Dr. Esau Kaakunga, Senior Lecturer and Deputy Dean, Faculty of Economic & Management Sciences, University of Namibia, Windhoek, Namibia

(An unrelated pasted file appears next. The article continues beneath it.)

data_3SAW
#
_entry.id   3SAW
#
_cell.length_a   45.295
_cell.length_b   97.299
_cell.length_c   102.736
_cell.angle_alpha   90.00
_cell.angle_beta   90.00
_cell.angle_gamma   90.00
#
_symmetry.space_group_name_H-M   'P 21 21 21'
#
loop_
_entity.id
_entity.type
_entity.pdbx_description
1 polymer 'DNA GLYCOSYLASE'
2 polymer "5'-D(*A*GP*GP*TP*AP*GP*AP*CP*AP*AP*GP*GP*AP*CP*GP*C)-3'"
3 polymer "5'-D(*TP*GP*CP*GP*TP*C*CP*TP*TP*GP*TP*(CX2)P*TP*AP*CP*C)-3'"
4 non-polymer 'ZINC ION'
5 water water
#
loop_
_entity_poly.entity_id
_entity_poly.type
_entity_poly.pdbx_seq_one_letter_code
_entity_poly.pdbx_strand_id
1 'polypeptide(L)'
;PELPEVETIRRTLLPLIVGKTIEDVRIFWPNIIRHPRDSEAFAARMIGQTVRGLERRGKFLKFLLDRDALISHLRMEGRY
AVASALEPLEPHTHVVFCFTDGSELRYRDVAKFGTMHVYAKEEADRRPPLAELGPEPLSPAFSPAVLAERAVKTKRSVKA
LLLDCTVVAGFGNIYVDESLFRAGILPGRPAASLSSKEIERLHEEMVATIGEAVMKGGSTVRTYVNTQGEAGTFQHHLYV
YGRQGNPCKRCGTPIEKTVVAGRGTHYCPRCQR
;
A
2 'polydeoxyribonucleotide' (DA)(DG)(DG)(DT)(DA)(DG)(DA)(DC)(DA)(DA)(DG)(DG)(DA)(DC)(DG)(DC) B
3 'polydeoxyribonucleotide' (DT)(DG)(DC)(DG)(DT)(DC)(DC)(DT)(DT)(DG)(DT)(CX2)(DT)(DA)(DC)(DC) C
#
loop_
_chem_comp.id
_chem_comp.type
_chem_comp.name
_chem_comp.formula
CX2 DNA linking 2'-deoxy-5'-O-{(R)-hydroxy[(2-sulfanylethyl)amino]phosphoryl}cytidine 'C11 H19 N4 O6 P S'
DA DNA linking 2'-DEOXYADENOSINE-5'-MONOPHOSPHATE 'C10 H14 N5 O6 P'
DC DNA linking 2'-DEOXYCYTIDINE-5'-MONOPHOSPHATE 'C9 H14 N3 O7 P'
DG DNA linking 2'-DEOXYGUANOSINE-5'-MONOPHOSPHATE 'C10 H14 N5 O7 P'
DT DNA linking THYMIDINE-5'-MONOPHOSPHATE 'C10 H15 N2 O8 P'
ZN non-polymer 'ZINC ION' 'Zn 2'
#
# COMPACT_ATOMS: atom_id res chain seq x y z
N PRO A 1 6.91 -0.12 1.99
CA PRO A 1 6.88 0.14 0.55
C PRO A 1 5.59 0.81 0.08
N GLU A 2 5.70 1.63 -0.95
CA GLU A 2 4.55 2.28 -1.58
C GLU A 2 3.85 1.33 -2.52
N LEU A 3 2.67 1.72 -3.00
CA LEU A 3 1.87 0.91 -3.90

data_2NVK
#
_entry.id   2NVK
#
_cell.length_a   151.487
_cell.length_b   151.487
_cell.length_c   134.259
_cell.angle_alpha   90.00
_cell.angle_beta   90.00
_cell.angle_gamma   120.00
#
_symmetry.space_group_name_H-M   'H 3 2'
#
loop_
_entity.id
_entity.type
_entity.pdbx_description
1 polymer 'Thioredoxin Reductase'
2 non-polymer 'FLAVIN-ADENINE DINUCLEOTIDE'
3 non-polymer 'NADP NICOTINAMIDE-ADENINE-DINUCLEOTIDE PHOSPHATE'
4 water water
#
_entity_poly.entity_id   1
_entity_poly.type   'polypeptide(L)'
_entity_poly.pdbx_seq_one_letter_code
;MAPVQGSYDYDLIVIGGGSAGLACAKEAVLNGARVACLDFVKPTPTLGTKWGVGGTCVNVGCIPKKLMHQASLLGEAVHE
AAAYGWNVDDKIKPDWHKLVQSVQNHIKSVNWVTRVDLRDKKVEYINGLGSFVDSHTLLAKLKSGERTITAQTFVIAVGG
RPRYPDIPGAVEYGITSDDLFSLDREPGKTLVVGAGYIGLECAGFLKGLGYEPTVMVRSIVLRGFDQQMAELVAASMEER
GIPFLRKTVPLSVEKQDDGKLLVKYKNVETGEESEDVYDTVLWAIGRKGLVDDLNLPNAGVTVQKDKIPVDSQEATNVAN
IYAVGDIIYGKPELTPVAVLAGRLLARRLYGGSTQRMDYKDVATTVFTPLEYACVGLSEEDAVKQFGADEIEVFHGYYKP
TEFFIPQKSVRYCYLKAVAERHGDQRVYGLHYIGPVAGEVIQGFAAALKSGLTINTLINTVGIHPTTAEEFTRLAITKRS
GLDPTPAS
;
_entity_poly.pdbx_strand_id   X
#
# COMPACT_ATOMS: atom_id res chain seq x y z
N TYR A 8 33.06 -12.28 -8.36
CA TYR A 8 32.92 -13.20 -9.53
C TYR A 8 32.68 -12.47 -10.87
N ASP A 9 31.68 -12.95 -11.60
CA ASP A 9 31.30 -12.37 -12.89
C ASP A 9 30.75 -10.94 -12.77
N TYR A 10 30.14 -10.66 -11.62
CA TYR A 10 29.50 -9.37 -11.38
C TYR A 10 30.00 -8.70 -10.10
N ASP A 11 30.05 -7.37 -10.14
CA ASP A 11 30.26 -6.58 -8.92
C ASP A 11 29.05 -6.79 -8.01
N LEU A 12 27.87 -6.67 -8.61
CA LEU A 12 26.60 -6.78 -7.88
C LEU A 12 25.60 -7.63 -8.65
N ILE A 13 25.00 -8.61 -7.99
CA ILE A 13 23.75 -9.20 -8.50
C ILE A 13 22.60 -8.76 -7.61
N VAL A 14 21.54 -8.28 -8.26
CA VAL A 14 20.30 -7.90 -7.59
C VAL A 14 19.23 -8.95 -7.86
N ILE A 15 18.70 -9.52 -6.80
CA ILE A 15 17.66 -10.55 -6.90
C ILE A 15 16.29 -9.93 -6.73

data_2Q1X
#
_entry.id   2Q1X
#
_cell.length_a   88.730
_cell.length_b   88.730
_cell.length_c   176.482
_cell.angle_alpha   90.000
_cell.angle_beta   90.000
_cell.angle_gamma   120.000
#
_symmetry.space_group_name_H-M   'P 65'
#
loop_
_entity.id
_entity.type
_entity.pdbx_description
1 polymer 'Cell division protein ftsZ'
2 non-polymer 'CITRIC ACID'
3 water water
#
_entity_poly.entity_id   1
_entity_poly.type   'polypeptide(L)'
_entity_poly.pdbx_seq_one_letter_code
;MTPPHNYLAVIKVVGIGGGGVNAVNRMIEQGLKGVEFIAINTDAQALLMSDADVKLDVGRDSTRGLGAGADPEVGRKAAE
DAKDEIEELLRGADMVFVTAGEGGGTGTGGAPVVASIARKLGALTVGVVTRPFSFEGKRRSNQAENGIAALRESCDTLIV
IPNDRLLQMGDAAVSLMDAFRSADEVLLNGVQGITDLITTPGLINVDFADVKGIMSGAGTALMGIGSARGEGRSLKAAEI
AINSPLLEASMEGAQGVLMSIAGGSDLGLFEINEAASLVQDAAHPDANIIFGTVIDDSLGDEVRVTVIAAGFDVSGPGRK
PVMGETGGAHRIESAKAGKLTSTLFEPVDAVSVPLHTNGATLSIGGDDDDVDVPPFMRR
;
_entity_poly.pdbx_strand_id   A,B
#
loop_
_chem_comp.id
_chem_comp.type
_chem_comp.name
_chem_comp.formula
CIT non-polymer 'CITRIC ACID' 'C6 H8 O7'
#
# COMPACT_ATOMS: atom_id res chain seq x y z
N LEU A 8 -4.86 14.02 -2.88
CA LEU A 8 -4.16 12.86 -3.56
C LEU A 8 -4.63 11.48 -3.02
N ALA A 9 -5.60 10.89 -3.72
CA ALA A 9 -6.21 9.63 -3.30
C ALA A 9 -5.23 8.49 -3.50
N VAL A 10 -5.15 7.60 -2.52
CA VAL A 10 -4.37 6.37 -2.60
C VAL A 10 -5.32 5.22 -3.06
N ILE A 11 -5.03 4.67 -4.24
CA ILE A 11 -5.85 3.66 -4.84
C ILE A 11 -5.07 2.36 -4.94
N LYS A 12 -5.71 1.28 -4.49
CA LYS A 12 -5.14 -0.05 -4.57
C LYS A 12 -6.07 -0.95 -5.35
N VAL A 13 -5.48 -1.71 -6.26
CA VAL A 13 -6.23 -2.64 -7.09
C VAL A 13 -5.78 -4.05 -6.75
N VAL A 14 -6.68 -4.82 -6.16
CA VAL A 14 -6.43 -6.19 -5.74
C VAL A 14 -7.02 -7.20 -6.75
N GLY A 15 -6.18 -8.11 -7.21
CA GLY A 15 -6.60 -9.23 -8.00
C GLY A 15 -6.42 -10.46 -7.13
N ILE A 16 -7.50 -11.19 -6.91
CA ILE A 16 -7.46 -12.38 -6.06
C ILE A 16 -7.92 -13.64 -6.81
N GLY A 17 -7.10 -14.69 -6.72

The purpose of this paper is to analyse the impact of fiscal policy on private investment in a developing economy. The regression results indicate that the share of taxes on income and profit and the ratio of total central government to GDP are negatively related to investment by the private sector. They also revealed that investment by the public sector had promoted investment by the private sector. The findings also show that taxes on income and profit crowd-out private investment during the period under review. The results of the study suggest that the government should continue with its emphasis on infrastructure development, since this would create an enabling environment for the private sector to play its vital role in the economy. It is also recommended that the government should review its tax structure annually in order to make its tax regime more competitive and to avoid high taxes on income and profit which could have detrimental effects on the investment by the private sector. The study further recommends that there is a need to put a limit on the increase of current expenditure as well as to monitor the levels of the total central government debt. Namibia, on the eve of independence in 1990, could be described as having a siege economy. It was a country which had been isolated from the rest of the world and was characterized by extreme disparities in access to public facilities and distribution of income. The economy is also characterized even now by its complex nature that ranges from a traditional hunter-gatherer subsistence economy to the advanced technology of a modern industrial sector. The economic activities are mainly dominated by mining, agriculture and fishing and to some extent services. The emphasis has been on primary production for export, while the bulk of processed goods required for domestic market are imported from South Africa. Hence, the performance of the Namibian economy has to be viewed against the behavior of global economies as the country relies heavily on the exports of its primary commodities. While Namibian products still enjoy high demand in their export markets, the country’s dependence on its primary exports makes it extremely vulnerable to fluctuations in the world market. The country is endowed with unique flora and fauna and geographical which attract tourists. Output growth in Namibia started to improve considerably after independence, surpassing the 1.1 percent average achieved during the previous decade. In 1991, the economy grew by 8.2 percent. It sustained this pace between 1991 and 1995, achieving an average growth rate of 5 percent during this period. The turnaround came in 1995, after the economy had hit a high of 7.3 percent growth in 1994. Between 1996 and 2000, the average growth rate of real GDP declined to 3.5 percent. Between 2000 and 2013, the economic growth rate has fluctuated (see table 1). A growth rate of 1.2 percent was recorded in 2001, which later improved to 4.8 percent and 4.2 percent in 2002 and 2003, respectively. The lower growth in 2001 resulted from declines registered in the sectors like mining, fishing, transport and communications, electricity and water, and hotels and restaurants. In contrast, the agriculture, manufacturing, construction, government and financial intermediation sectors experienced higher output growth. Table 1 also indicates that the growth rate of gross domestic product in 2009 declined to - 0.7 percent. This poor performance was attributed to the collapse of mineral prices, when some major mining companies in Namibia adjusted their production plans downward for the medium term. In the case of copper, production was stopped altogether at the end of 2008, with all copper mines put on a care-and-maintenance schedule. However, the economy recovered in 2010 with a growth rate of 6 percent. Furthermore, during the period, 2011 – 2013, the growth rate of real GDP averaged at 5.2 percent. The main drivers behind this growth were the secondary and tertiary industries (Namibia Statistics Agency, 2014). Since independence, the ratio of central government debt to gross domestic product has increased steadily. The increase in debt has been driven by two factors, namely, the financing of budget deficits and increasing foreign borrowing outside the revenue fund. Tax revenue as a share of GDP has grown gradually during the period after independence in 1990. The main factors affecting this performance were taxes on income and profit, SACU receipts and domestic taxes on goods and services. Total government spending as a ratio to GDP has increased substantially since independence. This increase was mainly due to the commitment of government of widening access to social services, especially health and education to the majority of the Namibian population. The ratio of gross fixed capital formation to GDP had increased significantly during the pre-independence period. The high ratio was mainly caused by public investment which formed a large portion of GDP. However, this ratio decreased towards the close of the 1980s. This was mainly owing to the deadlock in the constitutional process that caused uncertainty about the country’s future and adversely affected the investment decision of local entrepreneurs; with investments being postponed indefinitely or directed into small short-term ventures. This uncertainty was accentuated by a succession of political dispensations and signs of impending independence. After independence in 1990, the country has witnessed a considerable increase in investment GDP ratio, which was due to confidence by investors in the country resulting from its political and economic stability, and the various incentives introduced by the new government. Given this background, the objectives this paper are (i) to examine the long run effects of fiscal policy on private investment and (ii) to assess the empirical relationship between public investment, taxes on income and profit, central government debt, current expenditure and private investment. The study consists of several sections: Section One contains the Introduction while Section Two surveys the theoretical and empirical literature, and is followed by Section Three that presents the methodology and the analysis of regression results. Section Four presents the conclusions. In this section we review the literature with a view to identifying the causal relationship between fiscal policy and private investment. Most of the theoretical and empirical literature looks at the relationship between fiscal and economic growth. Yet, this literature is essential for evaluating the relationship between fiscal policy and private investment. When government expenditures create positive production externalities, focusing on enhancing innovation and research and development and/or stimulating the accumulation of private capital, they are seen as productive. It is also assumed that public investment in infrastructure, education and heath belong to this category (Aschauer, 1989; Kneller et al., 1999). In this case public investment is said to be crowding in private investment. However, if financial resources are limited, public investment may also reduce the possibilities for the private sector to obtain credit to finance investment. Moreover, if public investment is financed through monetary financing, private investment may be seriously discouraged (Ramirez, 1996). Government expenditures transferred to inefficient state-owned enterprises that produce market goods are regarded as non-productive expenditure. Furthermore, spending on salaries is regarded as non-productive expenditure.